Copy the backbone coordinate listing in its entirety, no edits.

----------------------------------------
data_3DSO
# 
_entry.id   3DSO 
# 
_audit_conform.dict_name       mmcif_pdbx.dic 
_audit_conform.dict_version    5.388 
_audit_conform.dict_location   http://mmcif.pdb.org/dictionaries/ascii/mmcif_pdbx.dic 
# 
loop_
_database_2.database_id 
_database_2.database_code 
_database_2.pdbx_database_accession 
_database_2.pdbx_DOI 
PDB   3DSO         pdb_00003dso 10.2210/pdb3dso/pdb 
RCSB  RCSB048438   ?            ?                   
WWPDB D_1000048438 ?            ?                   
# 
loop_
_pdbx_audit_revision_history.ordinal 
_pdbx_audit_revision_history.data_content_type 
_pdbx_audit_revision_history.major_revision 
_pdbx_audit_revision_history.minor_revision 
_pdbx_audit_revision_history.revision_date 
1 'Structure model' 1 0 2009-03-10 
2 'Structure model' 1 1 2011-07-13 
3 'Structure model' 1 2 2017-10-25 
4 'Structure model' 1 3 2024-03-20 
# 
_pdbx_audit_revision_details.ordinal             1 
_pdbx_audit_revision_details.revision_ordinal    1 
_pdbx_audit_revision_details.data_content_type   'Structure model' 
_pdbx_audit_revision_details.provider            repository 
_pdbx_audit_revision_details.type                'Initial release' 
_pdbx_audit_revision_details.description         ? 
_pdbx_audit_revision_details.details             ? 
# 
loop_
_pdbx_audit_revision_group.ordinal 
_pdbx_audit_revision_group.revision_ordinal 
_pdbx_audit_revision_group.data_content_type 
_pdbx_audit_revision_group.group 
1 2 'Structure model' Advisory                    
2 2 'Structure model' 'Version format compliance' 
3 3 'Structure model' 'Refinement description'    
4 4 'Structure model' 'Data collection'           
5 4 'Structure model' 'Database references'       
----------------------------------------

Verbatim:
data_3DSO
# 
_entry.id   3DSO 
# 
_audit_conform.dict_name       mmcif_pdbx.dic 
_audit_conform.dict_version    5.388 
_audit_conform.dict_location   http://mmcif.pdb.org/dictionaries/ascii/mmcif_pdbx.dic 
# 
loop_
_database_2.database_id 
_database_2.database_code 
_database_2.pdbx_database_accession 
_database_2.pdbx_DOI 
PDB   3DSO         pdb_00003dso 10.2210/pdb3dso/pdb 
RCSB  RCSB048438   ?            ?                   
WWPDB D_1000048438 ?            ?                   
# 
loop_
_pdbx_audit_revision_history.ordinal 
_pdbx_audit_revision_history.data_content_type 
_pdbx_audit_revision_history.major_revision 
_pdbx_audit_revision_history.minor_revision 
_pdbx_audit_revision_history.revision_date 
1 'Structure model' 1 0 2009-03-10 
2 'Structure model' 1 1 2011-07-13 
3 'Structure model' 1 2 2017-10-25 
4 'Structure model' 1 3 2024-03-20 
# 
_pdbx_audit_revision_details.ordinal             1 
_pdbx_audit_revision_details.revision_ordinal    1 
_pdbx_audit_revision_details.data_content_type   'Structure model' 
_pdbx_audit_revision_details.provider            repository 
_pdbx_audit_revision_details.type                'Initial release' 
_pdbx_audit_revision_details.description         ? 
_pdbx_audit_revision_details.details             ? 
# 
loop_
_pdbx_audit_revision_group.ordinal 
_pdbx_audit_revision_group.revision_ordinal 
_pdbx_audit_revision_group.data_content_type 
_pdbx_audit_revision_group.group 
1 2 'Structure model' Advisory                    
2 2 'Structure model' 'Version format compliance' 
3 3 'Structure model' 'Refinement description'    
4 4 'Structure model' 'Data collection'           
5 4 'Structure model' 'Database references'       